At the level of a stellar photosphere, stellar magnetic fields manifest themselves as the stellar equivalents of sunspots and faculae. The dark, localized spots give rise to a rotationally modulated background signal that both increases the fractional depth of exoplanet transits and increases the variability of the background against which they are detected. The convective motions of the electrically conducting photospheric gas are inhibited in spots and in facular regions, again producing rotationally modulated variability in spectral line shapes as the star rotates. Here I discuss the physical phenomena that give rise to these forms of variability, their impact on the detection and characterization of extrasolar planets, and proxy indicators and observing strategies that can mitigate this impact.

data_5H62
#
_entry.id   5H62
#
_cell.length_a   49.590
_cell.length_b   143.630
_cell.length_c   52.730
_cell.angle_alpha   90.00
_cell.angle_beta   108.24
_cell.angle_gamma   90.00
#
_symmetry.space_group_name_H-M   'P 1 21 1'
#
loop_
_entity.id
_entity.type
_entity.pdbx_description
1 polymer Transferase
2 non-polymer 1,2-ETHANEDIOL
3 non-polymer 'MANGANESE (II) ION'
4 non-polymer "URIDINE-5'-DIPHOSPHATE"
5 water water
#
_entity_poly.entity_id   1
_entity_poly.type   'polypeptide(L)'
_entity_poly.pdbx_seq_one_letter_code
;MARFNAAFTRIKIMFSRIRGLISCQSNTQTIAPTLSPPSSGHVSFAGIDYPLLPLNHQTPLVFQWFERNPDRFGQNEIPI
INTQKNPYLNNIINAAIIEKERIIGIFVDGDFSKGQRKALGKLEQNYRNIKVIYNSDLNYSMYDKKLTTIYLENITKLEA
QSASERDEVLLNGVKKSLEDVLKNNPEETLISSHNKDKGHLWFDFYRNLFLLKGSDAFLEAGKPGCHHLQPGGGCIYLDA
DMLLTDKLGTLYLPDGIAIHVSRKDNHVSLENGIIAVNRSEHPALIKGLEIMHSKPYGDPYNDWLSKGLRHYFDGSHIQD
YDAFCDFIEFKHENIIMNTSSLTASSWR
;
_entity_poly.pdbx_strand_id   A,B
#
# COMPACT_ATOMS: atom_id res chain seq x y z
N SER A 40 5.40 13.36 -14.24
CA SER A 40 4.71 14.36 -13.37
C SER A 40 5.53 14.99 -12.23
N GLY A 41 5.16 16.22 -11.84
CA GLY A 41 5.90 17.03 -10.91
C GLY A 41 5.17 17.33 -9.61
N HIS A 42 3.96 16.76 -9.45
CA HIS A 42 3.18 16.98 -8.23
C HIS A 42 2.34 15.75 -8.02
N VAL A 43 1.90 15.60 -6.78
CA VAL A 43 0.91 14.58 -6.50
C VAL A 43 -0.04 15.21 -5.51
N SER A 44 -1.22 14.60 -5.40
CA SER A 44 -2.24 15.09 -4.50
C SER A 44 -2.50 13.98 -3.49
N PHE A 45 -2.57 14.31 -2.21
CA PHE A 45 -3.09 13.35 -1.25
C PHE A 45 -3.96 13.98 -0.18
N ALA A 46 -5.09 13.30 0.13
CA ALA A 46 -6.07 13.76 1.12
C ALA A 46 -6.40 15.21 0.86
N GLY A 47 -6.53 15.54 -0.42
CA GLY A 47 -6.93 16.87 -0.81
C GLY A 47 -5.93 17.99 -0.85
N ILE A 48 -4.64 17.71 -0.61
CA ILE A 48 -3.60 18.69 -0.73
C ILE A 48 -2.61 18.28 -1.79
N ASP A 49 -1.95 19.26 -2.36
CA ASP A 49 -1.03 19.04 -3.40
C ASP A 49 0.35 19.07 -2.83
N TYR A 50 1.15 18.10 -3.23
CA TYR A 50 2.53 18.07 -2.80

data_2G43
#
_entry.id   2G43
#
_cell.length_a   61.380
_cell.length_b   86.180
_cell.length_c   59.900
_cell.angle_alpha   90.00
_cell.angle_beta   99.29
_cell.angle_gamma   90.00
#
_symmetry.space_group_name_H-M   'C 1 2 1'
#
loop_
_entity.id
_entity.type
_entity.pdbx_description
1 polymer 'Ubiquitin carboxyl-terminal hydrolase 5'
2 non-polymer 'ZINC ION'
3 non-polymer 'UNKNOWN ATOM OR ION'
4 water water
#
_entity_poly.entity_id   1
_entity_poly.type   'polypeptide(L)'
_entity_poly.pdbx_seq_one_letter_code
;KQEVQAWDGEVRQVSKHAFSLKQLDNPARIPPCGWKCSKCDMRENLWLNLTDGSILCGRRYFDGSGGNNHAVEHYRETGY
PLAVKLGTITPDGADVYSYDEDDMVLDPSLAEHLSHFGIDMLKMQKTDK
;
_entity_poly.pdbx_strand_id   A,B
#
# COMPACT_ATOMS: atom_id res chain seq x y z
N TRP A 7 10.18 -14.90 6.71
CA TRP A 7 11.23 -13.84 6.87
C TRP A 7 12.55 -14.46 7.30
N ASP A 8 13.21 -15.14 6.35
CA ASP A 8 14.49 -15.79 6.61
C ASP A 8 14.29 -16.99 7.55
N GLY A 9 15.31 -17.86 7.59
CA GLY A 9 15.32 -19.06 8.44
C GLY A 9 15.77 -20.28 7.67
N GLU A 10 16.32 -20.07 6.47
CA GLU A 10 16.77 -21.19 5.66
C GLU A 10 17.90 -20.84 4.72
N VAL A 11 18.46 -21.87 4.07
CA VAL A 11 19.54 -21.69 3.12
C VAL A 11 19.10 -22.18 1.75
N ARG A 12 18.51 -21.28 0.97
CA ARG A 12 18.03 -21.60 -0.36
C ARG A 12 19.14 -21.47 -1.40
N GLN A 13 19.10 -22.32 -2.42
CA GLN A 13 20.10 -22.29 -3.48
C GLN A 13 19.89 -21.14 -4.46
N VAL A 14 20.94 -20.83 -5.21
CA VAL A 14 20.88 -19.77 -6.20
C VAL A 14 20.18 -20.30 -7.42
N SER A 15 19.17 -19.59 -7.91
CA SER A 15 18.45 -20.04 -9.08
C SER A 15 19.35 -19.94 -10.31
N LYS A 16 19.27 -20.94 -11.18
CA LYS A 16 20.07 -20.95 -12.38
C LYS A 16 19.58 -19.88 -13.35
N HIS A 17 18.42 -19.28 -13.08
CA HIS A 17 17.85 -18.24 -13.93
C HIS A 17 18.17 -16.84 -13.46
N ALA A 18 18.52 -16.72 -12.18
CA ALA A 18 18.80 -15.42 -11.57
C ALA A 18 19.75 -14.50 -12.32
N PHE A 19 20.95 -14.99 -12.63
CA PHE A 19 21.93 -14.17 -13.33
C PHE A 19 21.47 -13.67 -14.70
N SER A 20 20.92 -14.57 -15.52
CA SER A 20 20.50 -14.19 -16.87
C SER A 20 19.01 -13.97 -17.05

|Title of host publication
|Handbook of Exoplanets
|Hans J. Deeg, Juan Antonio Belmonte
|Place of Publication
|Published - 2018